California Gov. Jerry Brown called for $10,000 fines Tuesday for residents and businesses that waste the most water during the drought, as his administration rejected calls from cities to relax its mandatory water conservation targets.

The recommendation was part of a proposed legislation to expand enforcement of water restrictions. It comes as his administration faces skepticism from some local water departments about his sweeping plan to save water.

Later Tuesday, the State Water Resources Control Board released updated mandatory water reduction targets cutting consumption as much as 36 percent compared with 2013. The proposal was largely unchanged from a previous version and did not include the modifications some communities had sought.

"We've done a lot. We have a long way to go," Brown said after meeting with the mayors of 14 cities, including San Diego and Oakland. "So maybe you want to think of this as just another installment on a long enterprise to live with a changing climate and with a drought of uncertain duration."

Brown also said he is directing state agencies to speed up environmental review of projects that increase local water supplies. Mayors have complained that such projected have been delayed by red tape.

Brown’s actions will not extend to the construction of dams and reservoirs. A legislative panel on Monday rejected a bill, supported by Republicans, to expedite construction of water storage projects near Fresno.

State regulators authorized last summer $500 fines for outdoor water wase, but few cities have levied such high amounts. Many agencies have said they would rather educate customers than penalize them.

The mayors who gathered Tuesday with Brown did not indicate they were seeking higher fines.

Brown said steep fines should still be a last resort and that “only the worst offenders” that continually violated water rules for be subject to $10,000 fines.

California is in its fourth year of drought, and state officials fear it may last as long as a decade. State water officials on Tuesday toured the High Sierra by helicopter, finding snow at only one of four sites that normally would be covered, said Frank Gehrke, chief of snow surveys for the California Department of Water Resources.

"We'd be flying along at 10,000 feet, where there should be an abundant snowpack this time of year, and it's dry, dusty ground," he said by telephone.

Brown previously ordered a mandatory 25 percent reduction in statewide water use in cities and towns after voluntary conservation wasn't enough to meet his goals.

The board is scheduled to vote next week on regulations to achieve Brown's water saving goals, which call for cities to cut water use from between 4 percent to 36 percent compared to 2013, the year before Brown declared a drought emergency.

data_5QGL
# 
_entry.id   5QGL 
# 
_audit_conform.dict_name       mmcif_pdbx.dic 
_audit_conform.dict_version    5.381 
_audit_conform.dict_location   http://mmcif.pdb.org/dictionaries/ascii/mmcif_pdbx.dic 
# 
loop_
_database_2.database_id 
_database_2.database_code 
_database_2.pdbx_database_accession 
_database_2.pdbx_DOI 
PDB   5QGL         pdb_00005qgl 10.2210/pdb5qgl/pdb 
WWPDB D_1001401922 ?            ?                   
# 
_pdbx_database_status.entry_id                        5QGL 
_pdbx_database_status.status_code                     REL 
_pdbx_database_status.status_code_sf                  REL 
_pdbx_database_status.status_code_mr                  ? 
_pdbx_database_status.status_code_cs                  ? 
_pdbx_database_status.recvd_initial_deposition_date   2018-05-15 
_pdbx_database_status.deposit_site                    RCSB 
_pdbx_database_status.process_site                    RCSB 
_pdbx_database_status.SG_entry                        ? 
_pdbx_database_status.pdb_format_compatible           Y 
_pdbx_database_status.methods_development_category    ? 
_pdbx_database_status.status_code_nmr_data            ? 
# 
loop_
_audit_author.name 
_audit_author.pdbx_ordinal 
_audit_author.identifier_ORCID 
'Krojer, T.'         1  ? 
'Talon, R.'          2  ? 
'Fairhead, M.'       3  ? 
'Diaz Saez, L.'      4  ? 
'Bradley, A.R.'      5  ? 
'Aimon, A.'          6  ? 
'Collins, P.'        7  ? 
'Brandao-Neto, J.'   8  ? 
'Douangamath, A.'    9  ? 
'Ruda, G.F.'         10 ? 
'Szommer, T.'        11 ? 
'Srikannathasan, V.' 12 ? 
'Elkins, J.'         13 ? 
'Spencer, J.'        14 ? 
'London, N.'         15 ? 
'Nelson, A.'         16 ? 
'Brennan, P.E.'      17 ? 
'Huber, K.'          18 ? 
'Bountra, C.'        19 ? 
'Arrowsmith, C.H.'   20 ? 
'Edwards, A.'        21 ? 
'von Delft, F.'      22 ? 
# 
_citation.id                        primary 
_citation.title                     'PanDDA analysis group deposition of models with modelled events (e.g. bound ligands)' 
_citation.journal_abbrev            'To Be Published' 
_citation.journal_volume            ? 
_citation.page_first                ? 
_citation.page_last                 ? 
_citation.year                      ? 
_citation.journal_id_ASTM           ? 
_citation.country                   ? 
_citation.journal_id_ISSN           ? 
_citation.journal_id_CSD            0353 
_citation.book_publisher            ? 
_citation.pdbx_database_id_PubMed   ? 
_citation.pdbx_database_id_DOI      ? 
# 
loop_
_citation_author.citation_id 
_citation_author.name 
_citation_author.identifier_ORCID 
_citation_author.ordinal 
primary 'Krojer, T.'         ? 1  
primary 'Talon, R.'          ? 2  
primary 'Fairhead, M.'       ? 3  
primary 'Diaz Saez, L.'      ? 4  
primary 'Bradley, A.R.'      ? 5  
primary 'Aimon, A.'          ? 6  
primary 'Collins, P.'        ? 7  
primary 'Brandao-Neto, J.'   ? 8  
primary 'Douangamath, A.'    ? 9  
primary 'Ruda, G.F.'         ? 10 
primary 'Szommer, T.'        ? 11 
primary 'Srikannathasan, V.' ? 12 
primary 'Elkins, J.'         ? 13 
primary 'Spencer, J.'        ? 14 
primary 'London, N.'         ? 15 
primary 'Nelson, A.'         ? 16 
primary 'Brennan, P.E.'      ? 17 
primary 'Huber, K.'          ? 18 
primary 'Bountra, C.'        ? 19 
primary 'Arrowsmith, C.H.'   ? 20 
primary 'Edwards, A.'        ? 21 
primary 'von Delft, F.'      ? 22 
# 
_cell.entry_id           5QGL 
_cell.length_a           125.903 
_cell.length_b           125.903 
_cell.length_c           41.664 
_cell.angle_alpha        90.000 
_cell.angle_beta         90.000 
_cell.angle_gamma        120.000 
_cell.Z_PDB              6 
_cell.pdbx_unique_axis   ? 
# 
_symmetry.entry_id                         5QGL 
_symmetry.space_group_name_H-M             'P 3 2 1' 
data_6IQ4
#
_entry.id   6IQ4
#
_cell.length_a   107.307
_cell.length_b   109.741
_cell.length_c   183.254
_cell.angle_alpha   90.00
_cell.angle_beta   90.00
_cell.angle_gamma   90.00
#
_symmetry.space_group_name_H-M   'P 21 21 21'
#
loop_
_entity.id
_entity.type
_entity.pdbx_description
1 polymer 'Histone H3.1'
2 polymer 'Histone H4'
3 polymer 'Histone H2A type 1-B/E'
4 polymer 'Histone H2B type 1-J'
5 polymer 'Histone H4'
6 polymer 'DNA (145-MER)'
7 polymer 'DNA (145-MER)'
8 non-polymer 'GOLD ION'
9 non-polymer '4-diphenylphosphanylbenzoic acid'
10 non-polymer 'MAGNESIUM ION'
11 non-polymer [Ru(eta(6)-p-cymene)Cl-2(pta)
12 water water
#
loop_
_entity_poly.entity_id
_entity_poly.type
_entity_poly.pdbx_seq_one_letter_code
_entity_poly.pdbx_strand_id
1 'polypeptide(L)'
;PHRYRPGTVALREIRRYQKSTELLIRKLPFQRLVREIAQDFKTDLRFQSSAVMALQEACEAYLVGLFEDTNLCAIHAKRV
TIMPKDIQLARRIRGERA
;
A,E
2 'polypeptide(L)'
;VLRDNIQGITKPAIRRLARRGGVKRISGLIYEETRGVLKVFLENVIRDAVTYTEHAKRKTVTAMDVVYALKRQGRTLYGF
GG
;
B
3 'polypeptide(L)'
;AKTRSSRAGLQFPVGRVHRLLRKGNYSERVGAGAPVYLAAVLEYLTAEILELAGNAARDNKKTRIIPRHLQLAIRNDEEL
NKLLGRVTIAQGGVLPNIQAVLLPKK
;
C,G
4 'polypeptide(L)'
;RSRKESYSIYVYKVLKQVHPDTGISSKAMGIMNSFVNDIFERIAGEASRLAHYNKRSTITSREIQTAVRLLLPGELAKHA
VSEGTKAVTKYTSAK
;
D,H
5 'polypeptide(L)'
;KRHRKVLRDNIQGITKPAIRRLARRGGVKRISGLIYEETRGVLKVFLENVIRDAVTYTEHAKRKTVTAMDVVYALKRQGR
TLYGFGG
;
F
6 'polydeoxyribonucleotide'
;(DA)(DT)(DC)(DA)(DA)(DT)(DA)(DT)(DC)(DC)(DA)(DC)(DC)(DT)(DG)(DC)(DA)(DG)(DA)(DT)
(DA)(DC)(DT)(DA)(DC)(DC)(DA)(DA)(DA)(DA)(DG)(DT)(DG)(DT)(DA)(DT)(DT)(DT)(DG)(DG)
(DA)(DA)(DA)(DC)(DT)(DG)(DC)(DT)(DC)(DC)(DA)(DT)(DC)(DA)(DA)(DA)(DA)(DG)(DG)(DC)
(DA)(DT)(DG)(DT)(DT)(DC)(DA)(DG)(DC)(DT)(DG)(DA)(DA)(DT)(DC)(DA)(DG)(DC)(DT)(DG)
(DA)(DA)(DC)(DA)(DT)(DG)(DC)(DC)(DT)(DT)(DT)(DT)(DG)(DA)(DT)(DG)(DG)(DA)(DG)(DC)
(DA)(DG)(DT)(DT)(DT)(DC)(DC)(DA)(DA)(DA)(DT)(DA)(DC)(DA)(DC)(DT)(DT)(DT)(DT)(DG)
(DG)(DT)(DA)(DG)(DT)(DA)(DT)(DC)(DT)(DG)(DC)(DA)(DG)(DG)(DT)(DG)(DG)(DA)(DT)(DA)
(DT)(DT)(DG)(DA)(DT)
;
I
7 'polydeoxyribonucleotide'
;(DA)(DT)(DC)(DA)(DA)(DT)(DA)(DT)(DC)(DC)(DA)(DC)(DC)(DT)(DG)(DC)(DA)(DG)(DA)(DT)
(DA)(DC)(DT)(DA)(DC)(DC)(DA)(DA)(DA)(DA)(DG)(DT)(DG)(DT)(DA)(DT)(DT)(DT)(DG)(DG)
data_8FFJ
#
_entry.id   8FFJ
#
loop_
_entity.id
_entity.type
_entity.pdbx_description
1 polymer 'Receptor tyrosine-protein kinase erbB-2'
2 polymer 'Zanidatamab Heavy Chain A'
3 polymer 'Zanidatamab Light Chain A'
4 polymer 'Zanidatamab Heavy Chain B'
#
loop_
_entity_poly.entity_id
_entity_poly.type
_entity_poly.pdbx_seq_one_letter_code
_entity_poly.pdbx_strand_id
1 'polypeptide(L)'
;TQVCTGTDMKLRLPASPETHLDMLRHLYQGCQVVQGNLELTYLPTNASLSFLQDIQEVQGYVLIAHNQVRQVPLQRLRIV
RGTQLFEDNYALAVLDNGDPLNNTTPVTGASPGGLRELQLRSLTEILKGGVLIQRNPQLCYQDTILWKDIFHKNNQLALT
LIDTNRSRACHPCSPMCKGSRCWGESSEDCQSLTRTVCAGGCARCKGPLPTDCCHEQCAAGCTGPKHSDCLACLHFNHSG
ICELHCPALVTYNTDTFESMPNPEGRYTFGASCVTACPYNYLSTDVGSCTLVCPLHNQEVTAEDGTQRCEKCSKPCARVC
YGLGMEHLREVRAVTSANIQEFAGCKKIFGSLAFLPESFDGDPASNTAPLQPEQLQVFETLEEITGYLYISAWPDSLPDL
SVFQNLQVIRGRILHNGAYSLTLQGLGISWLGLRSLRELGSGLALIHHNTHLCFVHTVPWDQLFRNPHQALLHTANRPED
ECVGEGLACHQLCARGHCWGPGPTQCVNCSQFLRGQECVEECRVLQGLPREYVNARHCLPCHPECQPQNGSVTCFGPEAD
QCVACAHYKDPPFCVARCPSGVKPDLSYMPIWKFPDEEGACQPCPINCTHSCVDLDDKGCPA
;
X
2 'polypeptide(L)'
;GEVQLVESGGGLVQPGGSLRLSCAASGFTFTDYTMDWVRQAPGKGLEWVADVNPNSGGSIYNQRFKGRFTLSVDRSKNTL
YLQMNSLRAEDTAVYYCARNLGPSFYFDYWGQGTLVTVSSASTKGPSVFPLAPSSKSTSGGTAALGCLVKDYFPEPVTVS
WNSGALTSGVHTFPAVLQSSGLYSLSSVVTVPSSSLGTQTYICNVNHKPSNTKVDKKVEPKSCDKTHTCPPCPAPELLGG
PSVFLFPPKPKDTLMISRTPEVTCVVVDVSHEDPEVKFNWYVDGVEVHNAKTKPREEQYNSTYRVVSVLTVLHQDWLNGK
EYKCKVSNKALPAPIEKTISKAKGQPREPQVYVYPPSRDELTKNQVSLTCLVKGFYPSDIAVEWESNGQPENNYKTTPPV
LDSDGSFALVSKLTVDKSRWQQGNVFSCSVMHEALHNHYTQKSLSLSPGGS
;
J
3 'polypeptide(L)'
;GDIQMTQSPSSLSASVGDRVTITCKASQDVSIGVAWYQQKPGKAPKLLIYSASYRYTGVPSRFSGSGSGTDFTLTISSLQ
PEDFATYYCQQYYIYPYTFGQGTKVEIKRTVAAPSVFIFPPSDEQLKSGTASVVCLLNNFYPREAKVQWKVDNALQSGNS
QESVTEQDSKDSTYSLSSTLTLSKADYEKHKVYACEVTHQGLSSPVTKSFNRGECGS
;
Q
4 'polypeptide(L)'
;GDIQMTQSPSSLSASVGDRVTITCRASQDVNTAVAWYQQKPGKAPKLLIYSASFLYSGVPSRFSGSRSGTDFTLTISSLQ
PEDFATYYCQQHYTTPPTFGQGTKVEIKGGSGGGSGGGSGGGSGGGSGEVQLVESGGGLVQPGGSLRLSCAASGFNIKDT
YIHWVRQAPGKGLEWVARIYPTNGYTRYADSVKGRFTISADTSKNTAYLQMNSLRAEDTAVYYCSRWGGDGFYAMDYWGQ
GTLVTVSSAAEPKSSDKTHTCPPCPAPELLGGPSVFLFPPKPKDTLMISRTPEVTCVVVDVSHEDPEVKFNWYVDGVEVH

Some cities say the targets are unrealistic and possibly breaking the law. Some Northern California communities say their longstanding legal rights to water protect them from having to make cuts to help other parched towns.

The current conservation plan is based on per-capita residential water use last summer. The board rejected alternatives that reflect greater demand for water in more arid parts of the state and give credit for conservation efforts before the drought began.

"There are entities like San Diego that are doing a remarkable job on conservation," Mayor Kevin Faulconer said in an interview after the meeting with Brown. "We're investing significant dollars in desalination and wanting to invest significant dollars into water recycling."

Caren Trgovcich, chief deputy director of the water board, said regulators are focused on saving as much water no matter where it comes from and proposed alternatives were less likely to meet Brown's 25 percent savings goal.

Fresno Mayor Ashley Swearengin said she was pleased that the governor intended to streamline regulations for such things as her city's planned surface water treatment plant and a water recycling facility.

Earlier this month, an appeals court struck down tiered water rates designed to encourage conservation in the Orange County city of San Juan Capistrano, saying rates must be linked to the cost of service.

Brown, however, said the ruling does not eliminate using tiered water rates but added "it's not as easy as it was before the decision." 

In a prepared statement, Assembly Speaker Toni Atkins, D-San Diego, said she was reviewing the proposal but "it's clear that local governments need additional enforcement tools" to conserve water.

The Associated Press contributed to this report